Assessing Dryland Ecosystem Services in Xinjiang, Northwest China

Monday, 15 December 2014
Tuck Fatt Siew1, Kate A Brauman2, Lijun Zuo3 and Petra M Doll1, (1)Goethe University Frankfurt, Frankfurt, Germany, (2)University of Minnesota Twin Cities, Minneapolis, MN, United States, (3)CAS Chinese Academy of Sciences, Beijng, China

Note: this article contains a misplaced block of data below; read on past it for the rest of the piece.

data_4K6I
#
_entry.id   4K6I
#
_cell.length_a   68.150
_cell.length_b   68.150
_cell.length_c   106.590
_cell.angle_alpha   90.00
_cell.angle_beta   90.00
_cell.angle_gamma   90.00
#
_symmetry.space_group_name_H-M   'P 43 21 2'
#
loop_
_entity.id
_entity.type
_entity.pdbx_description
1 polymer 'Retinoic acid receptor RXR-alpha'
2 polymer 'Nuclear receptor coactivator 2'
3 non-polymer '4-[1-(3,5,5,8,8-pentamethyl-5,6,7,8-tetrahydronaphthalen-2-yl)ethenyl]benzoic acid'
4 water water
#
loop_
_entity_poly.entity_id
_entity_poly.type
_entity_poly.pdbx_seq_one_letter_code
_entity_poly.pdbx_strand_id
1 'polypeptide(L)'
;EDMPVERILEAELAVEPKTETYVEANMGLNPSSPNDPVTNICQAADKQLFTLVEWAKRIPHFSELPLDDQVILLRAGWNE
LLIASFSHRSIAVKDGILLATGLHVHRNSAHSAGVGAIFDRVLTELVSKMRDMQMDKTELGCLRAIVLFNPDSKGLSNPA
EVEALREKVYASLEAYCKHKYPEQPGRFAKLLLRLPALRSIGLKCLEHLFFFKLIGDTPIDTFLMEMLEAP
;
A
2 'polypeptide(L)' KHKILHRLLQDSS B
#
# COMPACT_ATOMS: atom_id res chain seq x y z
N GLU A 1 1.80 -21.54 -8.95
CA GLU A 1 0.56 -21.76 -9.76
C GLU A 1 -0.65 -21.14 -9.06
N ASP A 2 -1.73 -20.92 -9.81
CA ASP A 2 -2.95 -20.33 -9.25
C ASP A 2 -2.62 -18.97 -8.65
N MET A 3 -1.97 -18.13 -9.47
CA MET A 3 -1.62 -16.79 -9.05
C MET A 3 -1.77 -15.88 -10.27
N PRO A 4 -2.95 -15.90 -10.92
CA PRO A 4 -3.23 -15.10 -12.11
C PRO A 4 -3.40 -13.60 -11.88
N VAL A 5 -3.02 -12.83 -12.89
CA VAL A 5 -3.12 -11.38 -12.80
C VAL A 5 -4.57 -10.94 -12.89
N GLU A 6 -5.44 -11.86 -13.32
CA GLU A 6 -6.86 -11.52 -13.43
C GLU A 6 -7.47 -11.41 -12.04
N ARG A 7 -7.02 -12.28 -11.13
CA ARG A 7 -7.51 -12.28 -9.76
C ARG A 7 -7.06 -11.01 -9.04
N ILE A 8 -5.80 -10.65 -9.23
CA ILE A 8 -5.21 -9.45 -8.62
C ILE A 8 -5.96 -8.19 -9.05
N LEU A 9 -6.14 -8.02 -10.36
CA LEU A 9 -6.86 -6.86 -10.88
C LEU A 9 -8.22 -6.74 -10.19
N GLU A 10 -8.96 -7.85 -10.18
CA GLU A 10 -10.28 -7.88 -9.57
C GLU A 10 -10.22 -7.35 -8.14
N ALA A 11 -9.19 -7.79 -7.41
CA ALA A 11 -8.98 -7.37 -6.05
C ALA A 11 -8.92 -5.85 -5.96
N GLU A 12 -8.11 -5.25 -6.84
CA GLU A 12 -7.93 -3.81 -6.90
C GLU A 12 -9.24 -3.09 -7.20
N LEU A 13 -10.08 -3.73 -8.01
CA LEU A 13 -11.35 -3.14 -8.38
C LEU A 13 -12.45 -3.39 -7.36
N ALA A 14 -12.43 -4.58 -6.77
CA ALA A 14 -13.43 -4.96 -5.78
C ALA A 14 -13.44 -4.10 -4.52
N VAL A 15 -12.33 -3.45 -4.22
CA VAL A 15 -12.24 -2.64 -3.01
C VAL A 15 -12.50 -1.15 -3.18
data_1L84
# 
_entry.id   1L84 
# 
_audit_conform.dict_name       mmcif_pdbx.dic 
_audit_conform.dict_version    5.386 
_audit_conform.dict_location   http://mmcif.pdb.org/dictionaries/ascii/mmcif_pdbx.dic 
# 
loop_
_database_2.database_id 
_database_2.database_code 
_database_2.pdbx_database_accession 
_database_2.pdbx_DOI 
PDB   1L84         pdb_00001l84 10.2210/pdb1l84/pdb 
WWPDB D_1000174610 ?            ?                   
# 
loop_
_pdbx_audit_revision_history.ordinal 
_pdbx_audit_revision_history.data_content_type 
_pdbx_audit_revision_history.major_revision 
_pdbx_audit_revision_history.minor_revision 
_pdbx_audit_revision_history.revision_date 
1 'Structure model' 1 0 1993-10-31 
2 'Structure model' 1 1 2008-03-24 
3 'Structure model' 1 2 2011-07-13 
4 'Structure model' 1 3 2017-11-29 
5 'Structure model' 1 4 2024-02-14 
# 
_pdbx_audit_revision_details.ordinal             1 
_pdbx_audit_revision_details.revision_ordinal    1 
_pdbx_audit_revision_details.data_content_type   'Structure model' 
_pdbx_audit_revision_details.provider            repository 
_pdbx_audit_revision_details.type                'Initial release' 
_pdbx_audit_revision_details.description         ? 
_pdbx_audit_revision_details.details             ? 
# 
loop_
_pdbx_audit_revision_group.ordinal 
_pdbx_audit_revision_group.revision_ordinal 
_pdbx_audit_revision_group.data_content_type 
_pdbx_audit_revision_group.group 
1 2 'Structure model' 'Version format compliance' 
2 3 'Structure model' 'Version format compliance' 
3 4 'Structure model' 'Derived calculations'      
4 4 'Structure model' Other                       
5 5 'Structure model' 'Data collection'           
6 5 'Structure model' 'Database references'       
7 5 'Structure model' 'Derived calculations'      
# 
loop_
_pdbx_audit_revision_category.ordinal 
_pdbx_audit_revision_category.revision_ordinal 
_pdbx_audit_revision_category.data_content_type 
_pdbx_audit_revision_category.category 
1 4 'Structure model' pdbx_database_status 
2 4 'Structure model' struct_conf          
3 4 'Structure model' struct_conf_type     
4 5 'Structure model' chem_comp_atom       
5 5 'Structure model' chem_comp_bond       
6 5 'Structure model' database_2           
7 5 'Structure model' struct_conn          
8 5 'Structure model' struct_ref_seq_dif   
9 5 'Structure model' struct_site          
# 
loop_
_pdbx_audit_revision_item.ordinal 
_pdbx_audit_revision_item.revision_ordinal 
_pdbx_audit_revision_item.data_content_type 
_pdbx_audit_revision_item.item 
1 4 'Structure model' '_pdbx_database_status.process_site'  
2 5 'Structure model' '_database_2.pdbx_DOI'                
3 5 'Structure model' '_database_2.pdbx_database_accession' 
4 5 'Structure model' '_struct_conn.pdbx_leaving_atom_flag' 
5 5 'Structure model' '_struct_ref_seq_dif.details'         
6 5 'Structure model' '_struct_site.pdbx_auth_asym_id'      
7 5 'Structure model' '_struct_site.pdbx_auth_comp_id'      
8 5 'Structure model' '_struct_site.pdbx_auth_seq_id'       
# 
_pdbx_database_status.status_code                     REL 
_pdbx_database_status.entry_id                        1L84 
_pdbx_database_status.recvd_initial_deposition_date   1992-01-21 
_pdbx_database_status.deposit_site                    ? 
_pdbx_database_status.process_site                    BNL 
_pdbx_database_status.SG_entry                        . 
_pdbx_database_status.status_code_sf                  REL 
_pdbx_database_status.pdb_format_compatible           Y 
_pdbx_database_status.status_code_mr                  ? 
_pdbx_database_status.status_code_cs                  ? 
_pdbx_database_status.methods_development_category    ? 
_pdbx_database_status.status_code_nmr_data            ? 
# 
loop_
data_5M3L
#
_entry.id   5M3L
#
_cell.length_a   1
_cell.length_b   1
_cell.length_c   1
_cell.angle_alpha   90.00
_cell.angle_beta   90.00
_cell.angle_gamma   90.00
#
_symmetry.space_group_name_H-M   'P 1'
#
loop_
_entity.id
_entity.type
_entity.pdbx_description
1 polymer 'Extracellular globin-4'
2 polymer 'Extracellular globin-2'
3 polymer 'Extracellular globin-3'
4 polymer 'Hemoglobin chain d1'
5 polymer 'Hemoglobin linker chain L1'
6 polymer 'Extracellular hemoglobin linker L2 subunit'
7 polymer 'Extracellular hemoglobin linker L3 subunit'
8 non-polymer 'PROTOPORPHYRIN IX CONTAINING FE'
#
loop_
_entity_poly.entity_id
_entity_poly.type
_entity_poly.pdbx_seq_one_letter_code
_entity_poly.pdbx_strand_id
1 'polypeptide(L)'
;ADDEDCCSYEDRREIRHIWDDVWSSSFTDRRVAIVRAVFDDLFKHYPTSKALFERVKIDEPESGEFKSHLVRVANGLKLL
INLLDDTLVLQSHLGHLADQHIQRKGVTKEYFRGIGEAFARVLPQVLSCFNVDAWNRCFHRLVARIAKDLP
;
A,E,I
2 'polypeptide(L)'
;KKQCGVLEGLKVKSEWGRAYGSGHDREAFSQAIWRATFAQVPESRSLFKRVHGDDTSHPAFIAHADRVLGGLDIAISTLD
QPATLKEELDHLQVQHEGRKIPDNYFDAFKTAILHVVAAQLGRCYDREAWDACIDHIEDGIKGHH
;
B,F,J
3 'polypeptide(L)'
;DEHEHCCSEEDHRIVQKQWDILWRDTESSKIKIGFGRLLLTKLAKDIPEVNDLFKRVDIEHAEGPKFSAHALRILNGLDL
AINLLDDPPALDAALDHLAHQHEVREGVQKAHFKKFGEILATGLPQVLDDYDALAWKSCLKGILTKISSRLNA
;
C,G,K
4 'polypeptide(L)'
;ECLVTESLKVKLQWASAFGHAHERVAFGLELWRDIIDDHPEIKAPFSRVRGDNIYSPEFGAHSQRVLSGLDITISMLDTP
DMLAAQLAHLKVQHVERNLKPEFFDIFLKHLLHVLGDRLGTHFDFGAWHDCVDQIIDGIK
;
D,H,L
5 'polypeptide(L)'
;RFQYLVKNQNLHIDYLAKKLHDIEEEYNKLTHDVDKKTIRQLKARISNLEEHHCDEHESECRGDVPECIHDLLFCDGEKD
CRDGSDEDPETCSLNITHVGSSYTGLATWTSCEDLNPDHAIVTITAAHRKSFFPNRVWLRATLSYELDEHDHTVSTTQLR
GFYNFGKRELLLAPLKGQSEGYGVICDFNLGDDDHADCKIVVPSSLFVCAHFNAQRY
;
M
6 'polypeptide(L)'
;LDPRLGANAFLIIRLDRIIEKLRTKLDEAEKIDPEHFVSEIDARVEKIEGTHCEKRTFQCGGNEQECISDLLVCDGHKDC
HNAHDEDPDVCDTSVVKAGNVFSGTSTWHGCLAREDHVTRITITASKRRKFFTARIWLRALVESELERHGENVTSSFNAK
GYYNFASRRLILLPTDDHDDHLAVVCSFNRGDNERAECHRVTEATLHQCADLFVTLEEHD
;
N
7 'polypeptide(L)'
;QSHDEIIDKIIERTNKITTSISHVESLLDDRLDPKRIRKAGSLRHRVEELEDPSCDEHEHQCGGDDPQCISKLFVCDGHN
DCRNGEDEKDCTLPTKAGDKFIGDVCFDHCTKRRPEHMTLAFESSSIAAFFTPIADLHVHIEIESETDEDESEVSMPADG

Dryland ecosystems, including grassland, forest, and irrigated cropland, cover about 41% of earth’s land area and are inhabited by over two billion people. In drylands, particularly arid and semiarid areas, the production of ecosystem services is primarily constrained by freshwater availability. Often, water allocated to production by one ecosystem or of one ecosystem service negatively impacts other ecosystems or ecosystem services (ESS). The challenge is to determine how much water should be allocated to which ecosystems (natural and manmade) such that multiple ESS are maximized, thus improving overall well-being. This strategic management decision must be supported by knowledge about spatial and temporal availability of water and its relationship to production (location and scale) of ESS that people receive. We assess the spatial and temporal relationships between water availability and ESS production in Xinjiang, Northwest China. We address four questions: (1) What services are produced by which ecosystems with water available? (2) Where are these services produced? (3) Who uses the services produced? (4) How the production of services changes with variability of water available? Using existing global, national, and regional spatial and statistical data, we assess food, fiber, livestock, and wood production as well as unique forest landscapes (as a proxy for aesthetic appreciation and habitats for unique animals and plants) and protection from dust storms. Irrigation is necessary for crop production in Xinjiang. The production of about 4.2 million tons of wheat and 500,000 tons of cotton requires more than 2 km3 of water each year. This is an important source of food and income for local residents, but the diverted water has negative and potentially costly impacts on downstream forests that potentially provide aesthetic services and protection from dust. Our analyses also show that cropland had increased by about 1.6 million ha from 1987 to 2010, while grassland and woodland had decreased by about 1.5 million ha and 33,000 ha, respectively. Cropland expansion had increased water need for irrigation and decreased services produced by other ecosystems. This assessment helps understand connections between water and ESS better and contributes to water and land management in dry regions, particularly China.